Unless otherwise indicated, the reagent materials were obtained from commercial suppliers and used without further purification. Analytical reagent grade chemicals were used along with deionized water to prepare solutions. The reagents used in the synthesis of the porphyrin, such 4-vinylbenzaldehyde, pyrrole, boron trifluoride and 2,3-dichloro-5,6-dicyano-1,4-benzoquinone were obtained from Aldrich (Milwauke, Wis.). Solvents such as dimethoxyethane, toluene, acetone, methanol, and ethanol were obtained from Fisher Scientific (Pittsburgh, Pa.).
Instrumentation. Luminescence was excited using an Omnichrome Model 543-AP-401 Argon Ion Laser (Omnichrome, Chino, Calif.) or by a blue light emitting diode or LED (World Precision Instruments, Sarasota, Fla.). Spectra were collected using an f/4, 0.5 m monochromator (Chromex, Albuquerque, N.Mex.) equipped with a Model ST-6 CCD (Santa Barbara Instruments Group, Santa Barbara, Calif.) using Kestrel Spec Software (Rhea Corporation, Wilmington, Del.). Molecular absorbance spectra were obtained using a Cary 50 UV/VIS spectrophotometer (Varian, Victoria, Australia). Radiative lifetimes and quantum efficiencies were measured using a Quanta Master Spectrophosphorimeter (Photon Technologies Inc., Ontario, Canada). Electron micrographs were obtained using a Topcon DS-701 dual stage scanning electron microscope (SEM) (Topcon, Paramus, N.J. 07652). Metal concentrations were determined using a Hewlett Packard 4500 Series ICP-MS model G1820A (Hewlett Packard, Wilmington, Del. 19808). Graphs and spectra were plotted and calculations performed using Igor Pro Software (WaveMetrics Inc., Lake Oswego, Oreg. 97035).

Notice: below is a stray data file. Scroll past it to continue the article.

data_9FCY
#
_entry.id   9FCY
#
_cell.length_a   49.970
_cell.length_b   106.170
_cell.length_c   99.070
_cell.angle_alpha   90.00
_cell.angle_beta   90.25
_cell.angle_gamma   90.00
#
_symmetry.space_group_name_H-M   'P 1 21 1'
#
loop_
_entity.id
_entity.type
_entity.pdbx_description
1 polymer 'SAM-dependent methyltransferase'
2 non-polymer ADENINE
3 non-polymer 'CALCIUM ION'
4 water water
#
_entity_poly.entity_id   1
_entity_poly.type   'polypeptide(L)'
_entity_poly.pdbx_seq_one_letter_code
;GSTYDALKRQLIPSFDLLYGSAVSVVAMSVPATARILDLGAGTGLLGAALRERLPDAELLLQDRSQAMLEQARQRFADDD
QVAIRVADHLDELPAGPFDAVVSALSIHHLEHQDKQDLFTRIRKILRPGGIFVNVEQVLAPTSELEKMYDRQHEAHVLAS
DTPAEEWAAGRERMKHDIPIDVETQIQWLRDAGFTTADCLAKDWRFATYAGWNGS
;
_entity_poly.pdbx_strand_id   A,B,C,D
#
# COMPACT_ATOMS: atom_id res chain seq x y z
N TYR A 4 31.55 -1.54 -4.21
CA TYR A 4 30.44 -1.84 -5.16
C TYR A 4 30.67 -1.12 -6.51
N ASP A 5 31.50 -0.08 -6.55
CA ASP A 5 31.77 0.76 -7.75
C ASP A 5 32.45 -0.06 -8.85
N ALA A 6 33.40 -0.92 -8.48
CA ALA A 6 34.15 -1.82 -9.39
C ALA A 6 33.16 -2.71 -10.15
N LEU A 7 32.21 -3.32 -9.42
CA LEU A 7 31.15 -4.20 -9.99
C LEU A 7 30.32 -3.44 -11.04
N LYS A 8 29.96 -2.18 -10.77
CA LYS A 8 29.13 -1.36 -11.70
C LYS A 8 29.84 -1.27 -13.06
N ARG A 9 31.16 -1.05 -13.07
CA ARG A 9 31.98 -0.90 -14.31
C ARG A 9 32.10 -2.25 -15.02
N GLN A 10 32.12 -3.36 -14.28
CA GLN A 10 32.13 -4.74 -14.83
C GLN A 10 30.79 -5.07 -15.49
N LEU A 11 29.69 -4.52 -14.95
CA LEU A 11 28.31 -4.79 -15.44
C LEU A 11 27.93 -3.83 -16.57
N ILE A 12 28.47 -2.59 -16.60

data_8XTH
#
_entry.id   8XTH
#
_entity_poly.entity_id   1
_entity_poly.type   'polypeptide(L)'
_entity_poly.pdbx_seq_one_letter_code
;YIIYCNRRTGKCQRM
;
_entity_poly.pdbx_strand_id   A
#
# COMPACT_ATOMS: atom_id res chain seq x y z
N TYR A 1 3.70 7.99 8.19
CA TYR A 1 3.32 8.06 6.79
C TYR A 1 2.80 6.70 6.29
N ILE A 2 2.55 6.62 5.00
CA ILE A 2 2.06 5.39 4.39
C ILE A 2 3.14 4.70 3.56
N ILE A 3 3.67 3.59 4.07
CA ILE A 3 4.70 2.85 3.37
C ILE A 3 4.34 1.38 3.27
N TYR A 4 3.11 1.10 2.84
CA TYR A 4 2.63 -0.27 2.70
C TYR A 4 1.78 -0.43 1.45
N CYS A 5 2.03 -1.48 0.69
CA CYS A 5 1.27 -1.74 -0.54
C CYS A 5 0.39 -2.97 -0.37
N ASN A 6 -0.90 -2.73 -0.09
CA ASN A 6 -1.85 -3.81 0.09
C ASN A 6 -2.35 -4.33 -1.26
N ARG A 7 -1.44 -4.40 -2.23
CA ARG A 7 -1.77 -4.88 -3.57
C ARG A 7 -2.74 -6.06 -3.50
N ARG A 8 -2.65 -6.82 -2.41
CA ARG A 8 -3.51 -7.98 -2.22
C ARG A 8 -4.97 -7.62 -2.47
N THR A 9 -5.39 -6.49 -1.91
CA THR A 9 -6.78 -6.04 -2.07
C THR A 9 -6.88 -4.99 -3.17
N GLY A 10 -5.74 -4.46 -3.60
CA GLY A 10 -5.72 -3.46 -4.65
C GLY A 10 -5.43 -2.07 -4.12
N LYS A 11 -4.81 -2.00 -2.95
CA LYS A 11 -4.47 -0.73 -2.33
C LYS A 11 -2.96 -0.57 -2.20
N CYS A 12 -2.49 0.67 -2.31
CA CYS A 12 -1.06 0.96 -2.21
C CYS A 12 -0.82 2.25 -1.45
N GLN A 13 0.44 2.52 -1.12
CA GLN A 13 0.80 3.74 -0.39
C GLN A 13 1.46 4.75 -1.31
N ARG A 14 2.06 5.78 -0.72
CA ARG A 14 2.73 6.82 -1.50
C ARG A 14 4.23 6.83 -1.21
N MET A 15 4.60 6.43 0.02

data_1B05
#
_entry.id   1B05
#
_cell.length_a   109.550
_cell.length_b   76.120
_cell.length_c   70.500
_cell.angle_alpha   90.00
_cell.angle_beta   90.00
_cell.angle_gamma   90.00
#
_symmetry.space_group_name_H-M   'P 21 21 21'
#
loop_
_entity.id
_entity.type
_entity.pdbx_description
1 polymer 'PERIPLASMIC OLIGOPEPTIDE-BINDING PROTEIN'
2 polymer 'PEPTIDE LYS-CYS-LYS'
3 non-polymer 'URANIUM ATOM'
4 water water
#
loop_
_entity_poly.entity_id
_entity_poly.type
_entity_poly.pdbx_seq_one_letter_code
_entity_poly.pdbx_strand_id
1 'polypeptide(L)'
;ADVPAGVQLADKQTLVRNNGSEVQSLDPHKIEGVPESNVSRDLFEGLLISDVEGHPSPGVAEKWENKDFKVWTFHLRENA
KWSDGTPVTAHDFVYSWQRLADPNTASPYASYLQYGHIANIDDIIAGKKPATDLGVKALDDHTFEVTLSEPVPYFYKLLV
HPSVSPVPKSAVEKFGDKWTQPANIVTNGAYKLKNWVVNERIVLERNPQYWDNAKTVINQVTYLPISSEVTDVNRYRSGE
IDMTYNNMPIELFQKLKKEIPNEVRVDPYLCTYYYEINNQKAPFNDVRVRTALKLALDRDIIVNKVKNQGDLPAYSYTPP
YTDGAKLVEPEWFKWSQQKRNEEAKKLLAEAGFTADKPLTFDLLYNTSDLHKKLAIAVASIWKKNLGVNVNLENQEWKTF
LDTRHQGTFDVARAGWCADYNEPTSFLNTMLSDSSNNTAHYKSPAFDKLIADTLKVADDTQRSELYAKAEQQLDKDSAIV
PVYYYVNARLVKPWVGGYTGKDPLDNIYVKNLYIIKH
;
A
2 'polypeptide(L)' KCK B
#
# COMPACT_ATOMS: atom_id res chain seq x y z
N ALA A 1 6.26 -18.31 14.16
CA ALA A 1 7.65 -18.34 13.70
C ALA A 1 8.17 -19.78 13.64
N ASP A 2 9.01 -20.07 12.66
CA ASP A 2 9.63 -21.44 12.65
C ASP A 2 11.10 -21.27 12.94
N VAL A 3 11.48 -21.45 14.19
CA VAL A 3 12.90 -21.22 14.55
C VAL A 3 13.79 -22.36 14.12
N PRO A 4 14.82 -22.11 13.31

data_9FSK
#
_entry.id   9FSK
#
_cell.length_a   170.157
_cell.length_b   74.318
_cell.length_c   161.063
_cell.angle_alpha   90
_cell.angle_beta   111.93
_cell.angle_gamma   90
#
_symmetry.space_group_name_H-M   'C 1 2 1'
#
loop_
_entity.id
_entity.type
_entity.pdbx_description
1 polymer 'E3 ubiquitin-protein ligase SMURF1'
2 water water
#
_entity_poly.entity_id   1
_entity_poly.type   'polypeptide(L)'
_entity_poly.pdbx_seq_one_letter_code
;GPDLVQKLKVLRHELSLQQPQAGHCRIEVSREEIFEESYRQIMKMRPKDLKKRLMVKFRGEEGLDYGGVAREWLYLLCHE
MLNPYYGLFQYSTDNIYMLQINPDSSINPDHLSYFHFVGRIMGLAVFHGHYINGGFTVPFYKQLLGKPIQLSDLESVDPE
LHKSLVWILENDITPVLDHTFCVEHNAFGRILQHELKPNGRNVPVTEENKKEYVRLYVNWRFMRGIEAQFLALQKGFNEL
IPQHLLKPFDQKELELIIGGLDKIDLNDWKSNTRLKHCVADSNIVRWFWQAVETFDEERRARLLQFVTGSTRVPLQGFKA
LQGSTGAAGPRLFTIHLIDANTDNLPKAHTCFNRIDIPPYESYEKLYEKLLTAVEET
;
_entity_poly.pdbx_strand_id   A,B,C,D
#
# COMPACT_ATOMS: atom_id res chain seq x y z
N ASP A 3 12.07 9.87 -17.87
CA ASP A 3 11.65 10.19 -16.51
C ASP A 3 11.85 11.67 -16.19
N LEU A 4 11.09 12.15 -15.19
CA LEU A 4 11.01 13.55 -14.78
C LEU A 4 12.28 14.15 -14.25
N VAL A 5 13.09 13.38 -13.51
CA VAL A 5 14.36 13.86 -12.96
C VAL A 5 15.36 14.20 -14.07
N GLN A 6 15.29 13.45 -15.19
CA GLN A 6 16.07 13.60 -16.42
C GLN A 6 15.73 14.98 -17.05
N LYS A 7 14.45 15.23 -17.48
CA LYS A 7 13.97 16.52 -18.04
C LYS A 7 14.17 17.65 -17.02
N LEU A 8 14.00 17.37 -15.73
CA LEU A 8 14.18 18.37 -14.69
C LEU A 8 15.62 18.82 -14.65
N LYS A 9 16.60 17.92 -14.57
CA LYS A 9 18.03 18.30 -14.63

The synthesis of a tertrastyrylporphyrin is as depicted in FIG. 2. As shown therein, stoichiometric amounts of 4-vinylbenzaldehyde and pyrrole (0.01 M each in chloroform) are reacted with a catalytic amount of boron trifluoride etherate (0.0033 M) at room temperature for 60 minutes to form the intermediate porphyrinogen. This intermediate is then oxidized with 2,3-dichloro-5,6-dicyano-1,4-benzoquinone (DDQ) to form the derivatized porphyrin which is substituted by polymerizable styrene groups.
Polymers were prepared by dissolving 0.10 to 1 weight percent porphyrin and a molar equivilent of trinitrobenzne, 83-88 mole percent styrene and 5-10 weight percent divinylbenzene as a crosslinker into a vial containing 2.0 mL of alcohol. Approximately 1 weight percent of azobisisobutylnitrile (AIBN) was added as an initiator. The resulting solutions were placed in glass vials, purged with nitrogen, and sealed using Parafilm and screw on tops. The resulting solutions were violet-brown in color indicative of the porphyrin. The solutions glowed red when excited with blue light.